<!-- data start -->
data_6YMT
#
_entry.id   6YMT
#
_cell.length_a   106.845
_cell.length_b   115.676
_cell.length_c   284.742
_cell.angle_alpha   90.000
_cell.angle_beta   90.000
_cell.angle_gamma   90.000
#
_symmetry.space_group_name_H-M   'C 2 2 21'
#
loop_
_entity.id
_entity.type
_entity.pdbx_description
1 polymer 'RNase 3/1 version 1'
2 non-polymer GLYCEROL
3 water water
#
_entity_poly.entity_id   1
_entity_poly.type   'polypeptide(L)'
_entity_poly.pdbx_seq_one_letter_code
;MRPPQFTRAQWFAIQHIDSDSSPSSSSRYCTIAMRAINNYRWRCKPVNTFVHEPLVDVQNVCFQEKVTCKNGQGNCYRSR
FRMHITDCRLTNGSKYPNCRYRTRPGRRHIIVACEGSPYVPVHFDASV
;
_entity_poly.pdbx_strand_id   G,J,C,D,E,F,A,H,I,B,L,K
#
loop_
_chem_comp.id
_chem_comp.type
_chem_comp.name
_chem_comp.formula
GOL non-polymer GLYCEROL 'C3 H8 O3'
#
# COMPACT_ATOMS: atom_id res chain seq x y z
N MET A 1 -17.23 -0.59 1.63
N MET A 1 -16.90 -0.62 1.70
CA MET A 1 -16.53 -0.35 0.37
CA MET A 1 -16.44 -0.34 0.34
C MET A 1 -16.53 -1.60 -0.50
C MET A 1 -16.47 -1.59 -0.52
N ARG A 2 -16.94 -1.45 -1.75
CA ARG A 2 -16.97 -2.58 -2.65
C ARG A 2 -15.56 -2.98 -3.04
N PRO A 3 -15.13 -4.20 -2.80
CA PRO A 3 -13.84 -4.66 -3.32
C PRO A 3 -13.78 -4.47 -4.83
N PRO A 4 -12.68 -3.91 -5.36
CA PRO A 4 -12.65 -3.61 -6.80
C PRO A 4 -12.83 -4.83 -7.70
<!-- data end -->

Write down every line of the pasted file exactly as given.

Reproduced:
data_6YMT
#
_entry.id   6YMT
#
_cell.length_a   106.845
_cell.length_b   115.676
_cell.length_c   284.742
_cell.angle_alpha   90.000
_cell.angle_beta   90.000
_cell.angle_gamma   90.000
#
_symmetry.space_group_name_H-M   'C 2 2 21'
#
loop_
_entity.id
_entity.type
_entity.pdbx_description
1 polymer 'RNase 3/1 version 1'
2 non-polymer GLYCEROL
3 water water
#
_entity_poly.entity_id   1
_entity_poly.type   'polypeptide(L)'
_entity_poly.pdbx_seq_one_letter_code
;MRPPQFTRAQWFAIQHIDSDSSPSSSSRYCTIAMRAINNYRWRCKPVNTFVHEPLVDVQNVCFQEKVTCKNGQGNCYRSR
FRMHITDCRLTNGSKYPNCRYRTRPGRRHIIVACEGSPYVPVHFDASV
;
_entity_poly.pdbx_strand_id   G,J,C,D,E,F,A,H,I,B,L,K
#
loop_
_chem_comp.id
_chem_comp.type
_chem_comp.name
_chem_comp.formula
GOL non-polymer GLYCEROL 'C3 H8 O3'
#
# COMPACT_ATOMS: atom_id res chain seq x y z
N MET A 1 -17.23 -0.59 1.63
N MET A 1 -16.90 -0.62 1.70
CA MET A 1 -16.53 -0.35 0.37
CA MET A 1 -16.44 -0.34 0.34
C MET A 1 -16.53 -1.60 -0.50
C MET A 1 -16.47 -1.59 -0.52
N ARG A 2 -16.94 -1.45 -1.75
CA ARG A 2 -16.97 -2.58 -2.65
C ARG A 2 -15.56 -2.98 -3.04
N PRO A 3 -15.13 -4.20 -2.80
CA PRO A 3 -13.84 -4.66 -3.32
C PRO A 3 -13.78 -4.47 -4.83
N PRO A 4 -12.68 -3.91 -5.36
CA PRO A 4 -12.65 -3.61 -6.80
C PRO A 4 -12.83 -4.83 -7.70